The American Motorcyclist Association (AMA) offers its most sincere condolences to the family, friends, co-workers and volunteer supporters of Ride for Kids® co-founder and Pediatric Brain Tumor Foundation (PBTF) co-founder Mike Traynor, who died on Sept. 12 following a brief illness. Traynor was 70.
Traynor was known throughout the motorcycling community as a tireless, dedicated and forward-looking individual who turned his passion for finding the cure for childhood brain tumors into a nationwide program of charitable rides that, since 1984, has raised more than $50 million for the PBTF's research and family support programs.
Over the years, the AMA has sanctioned well over 400 Ride for Kids events, each promoted and conducted by devoted local volunteers and patient-families who found satisfaction in giving something back to the unfortunate children afflicted with one of the deadliest childhood cancers.
"Everyone who met Mike knows how inspiring he was, not only on behalf of the Pediatric Brain Tumor Foundation, but to everyone in motorcycling and beyond,'' said AMA President and CEO Rob Dingman. "Mike Traynor elevated the image of motorcycling in so many ways, and what he created in support of pediatric brain tumor research is truly ground breaking and monumental. We have lost a great friend, a great motorcyclist and a great philanthropist."
Ride for Kids events have been staged since 1984, when Traynor and his wife Dianne started the charitable effort in Atlanta. In 2009, the PBTF will conduct 39 events across the country. The hallmark of every Ride for Kids has been each event's professionalism, efficiency and ultimate success. This, in turn, attracted the support of thousands of volunteers, permitting the PBTF to pass along the vast majority of the funds it collected to the foundation's mission.
Traynor's vision, and with the backing of American Honda, guided the PBTF to eventually become the world's largest philanthropic organization dedicated to supporting the search for the cause and cure for childhood brain tumors. Traynor's efforts also helped establish the Central Brain Tumor Registry of the United States, as well as the Journal of Neuro-Oncology, the premier international publication of the Society of Neuro-Oncology.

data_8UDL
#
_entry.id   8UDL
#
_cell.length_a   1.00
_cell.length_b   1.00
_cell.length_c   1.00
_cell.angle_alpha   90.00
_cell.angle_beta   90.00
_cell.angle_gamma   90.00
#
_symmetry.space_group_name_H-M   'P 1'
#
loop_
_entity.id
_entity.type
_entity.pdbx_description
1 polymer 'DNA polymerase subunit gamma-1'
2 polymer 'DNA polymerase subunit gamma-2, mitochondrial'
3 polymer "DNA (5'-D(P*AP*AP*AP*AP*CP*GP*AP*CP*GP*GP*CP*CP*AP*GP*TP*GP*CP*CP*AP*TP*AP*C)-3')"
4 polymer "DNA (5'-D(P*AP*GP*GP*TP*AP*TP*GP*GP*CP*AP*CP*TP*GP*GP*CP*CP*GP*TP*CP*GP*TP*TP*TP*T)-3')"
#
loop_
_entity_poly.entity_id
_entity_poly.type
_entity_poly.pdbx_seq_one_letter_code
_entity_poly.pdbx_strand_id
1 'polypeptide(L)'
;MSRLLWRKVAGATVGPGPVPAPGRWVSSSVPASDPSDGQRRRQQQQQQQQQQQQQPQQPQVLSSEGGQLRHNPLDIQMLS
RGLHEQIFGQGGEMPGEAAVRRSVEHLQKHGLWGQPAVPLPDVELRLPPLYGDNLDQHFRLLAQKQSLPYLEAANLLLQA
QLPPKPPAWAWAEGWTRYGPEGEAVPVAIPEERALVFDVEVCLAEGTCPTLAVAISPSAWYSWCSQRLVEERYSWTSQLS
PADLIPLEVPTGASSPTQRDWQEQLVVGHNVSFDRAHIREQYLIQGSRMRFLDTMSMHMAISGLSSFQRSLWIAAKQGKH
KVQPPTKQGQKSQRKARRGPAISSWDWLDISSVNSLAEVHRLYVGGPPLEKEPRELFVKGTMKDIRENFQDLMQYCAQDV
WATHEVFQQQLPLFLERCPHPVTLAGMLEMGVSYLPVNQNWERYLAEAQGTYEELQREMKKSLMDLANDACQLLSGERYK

"Thanks to the Ride for Kids, tens of thousands of non-motorcyclists, especially those in the medical community, have been exposed to the generosity of the motorcycling community," Dingman said. "Mike Traynor did more to promote the positive perception of motorcyclists in the eyes of the general public than few other riders. While he will be greatly missed, the foundation's mission carries on, and we encourage all riders to continue supporting the noble cause that Mike started 25 years ago."
For more information on Mike Traynor, the Ride for Kids program, and the Pediatric Brain Tumor Foundation go to RideforKids.org
About the American Motorcyclist Association
Since 1924, the AMA has protected the future of motorcycling and promoted the motorcycle lifestyle. AMA members come from all walks of life, and they navigate many different routes on their journey to the same destination: freedom on two wheels. As the world's largest motorcycling organization, the AMA advocates for motorcyclists' interests in the halls of local, state and federal government, the committees of international governing organizations, and the court of public opinion. Through member clubs, promoters and partners, the AMA sanctions more motorsports competition and motorcycle recreational events than any other organization in the world. AMA members receive money-saving discounts from dozens of well-known suppliers of motorcycle services, gear and apparel, bike rental, transport, hotel stays and more. Through its Motorcycle Hall of Fame Museum, the AMA preserves the heritage of motorcycling for future generations.